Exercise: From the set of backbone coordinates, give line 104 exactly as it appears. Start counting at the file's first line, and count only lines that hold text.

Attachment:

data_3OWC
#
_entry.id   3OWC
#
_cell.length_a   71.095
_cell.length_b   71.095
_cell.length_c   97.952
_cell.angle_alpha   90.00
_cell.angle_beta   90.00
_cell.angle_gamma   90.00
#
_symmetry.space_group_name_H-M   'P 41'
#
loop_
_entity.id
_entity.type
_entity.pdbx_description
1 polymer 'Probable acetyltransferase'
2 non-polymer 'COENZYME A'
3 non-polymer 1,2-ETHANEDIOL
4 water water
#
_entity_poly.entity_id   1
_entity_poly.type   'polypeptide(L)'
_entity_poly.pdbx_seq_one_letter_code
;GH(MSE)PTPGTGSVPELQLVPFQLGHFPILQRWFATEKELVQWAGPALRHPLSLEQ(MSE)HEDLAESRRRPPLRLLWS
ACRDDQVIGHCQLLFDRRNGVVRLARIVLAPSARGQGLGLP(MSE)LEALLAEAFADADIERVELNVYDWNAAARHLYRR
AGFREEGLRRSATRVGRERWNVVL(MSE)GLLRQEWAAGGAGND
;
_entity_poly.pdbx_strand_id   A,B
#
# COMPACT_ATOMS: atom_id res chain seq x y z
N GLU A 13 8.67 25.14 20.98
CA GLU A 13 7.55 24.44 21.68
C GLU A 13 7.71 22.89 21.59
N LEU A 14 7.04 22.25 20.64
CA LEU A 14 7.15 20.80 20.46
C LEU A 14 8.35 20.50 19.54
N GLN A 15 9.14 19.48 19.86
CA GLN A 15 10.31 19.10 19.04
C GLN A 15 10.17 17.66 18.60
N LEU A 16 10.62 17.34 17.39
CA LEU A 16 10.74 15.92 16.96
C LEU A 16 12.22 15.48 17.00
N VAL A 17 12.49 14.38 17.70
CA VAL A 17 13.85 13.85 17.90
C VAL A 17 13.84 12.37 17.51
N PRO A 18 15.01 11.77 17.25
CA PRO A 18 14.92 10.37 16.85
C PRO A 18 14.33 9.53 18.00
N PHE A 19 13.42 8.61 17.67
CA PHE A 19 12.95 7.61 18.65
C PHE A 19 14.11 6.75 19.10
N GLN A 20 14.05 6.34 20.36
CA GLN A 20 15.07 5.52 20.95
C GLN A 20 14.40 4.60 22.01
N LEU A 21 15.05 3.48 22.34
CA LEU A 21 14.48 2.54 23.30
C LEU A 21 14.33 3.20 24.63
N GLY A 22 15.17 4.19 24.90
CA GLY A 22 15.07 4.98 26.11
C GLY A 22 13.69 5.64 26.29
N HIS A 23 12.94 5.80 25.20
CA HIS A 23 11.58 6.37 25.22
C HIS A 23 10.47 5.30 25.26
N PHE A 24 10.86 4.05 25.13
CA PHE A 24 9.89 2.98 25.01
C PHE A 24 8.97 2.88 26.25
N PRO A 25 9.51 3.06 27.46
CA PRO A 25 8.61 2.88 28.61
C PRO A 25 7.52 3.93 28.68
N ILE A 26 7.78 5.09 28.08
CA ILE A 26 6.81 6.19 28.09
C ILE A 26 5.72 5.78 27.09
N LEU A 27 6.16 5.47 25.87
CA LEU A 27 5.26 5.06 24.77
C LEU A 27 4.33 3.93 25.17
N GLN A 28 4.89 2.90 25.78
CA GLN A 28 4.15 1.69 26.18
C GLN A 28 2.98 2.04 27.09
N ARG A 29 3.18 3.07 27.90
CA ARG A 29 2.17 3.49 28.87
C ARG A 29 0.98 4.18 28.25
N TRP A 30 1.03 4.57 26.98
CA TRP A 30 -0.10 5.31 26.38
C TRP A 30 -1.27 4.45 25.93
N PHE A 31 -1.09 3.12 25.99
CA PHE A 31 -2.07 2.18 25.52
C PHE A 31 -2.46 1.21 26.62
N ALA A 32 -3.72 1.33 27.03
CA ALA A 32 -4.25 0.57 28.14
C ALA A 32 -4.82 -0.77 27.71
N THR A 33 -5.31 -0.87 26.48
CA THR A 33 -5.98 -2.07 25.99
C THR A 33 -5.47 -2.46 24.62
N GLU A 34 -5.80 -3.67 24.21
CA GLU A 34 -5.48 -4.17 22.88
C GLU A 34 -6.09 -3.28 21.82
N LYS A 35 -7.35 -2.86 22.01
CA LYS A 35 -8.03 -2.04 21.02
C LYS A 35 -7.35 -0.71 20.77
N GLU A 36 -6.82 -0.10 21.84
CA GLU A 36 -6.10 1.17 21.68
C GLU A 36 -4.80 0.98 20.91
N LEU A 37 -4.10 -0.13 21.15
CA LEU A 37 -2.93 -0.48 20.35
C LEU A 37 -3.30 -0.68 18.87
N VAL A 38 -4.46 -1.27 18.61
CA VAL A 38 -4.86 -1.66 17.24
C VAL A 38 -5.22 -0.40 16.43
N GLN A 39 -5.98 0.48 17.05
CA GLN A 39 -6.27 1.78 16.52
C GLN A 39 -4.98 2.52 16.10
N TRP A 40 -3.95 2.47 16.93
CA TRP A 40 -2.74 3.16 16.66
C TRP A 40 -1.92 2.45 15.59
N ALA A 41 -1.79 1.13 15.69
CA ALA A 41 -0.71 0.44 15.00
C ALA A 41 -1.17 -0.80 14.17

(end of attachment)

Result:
C GLU A 36 -4.80 0.98 20.91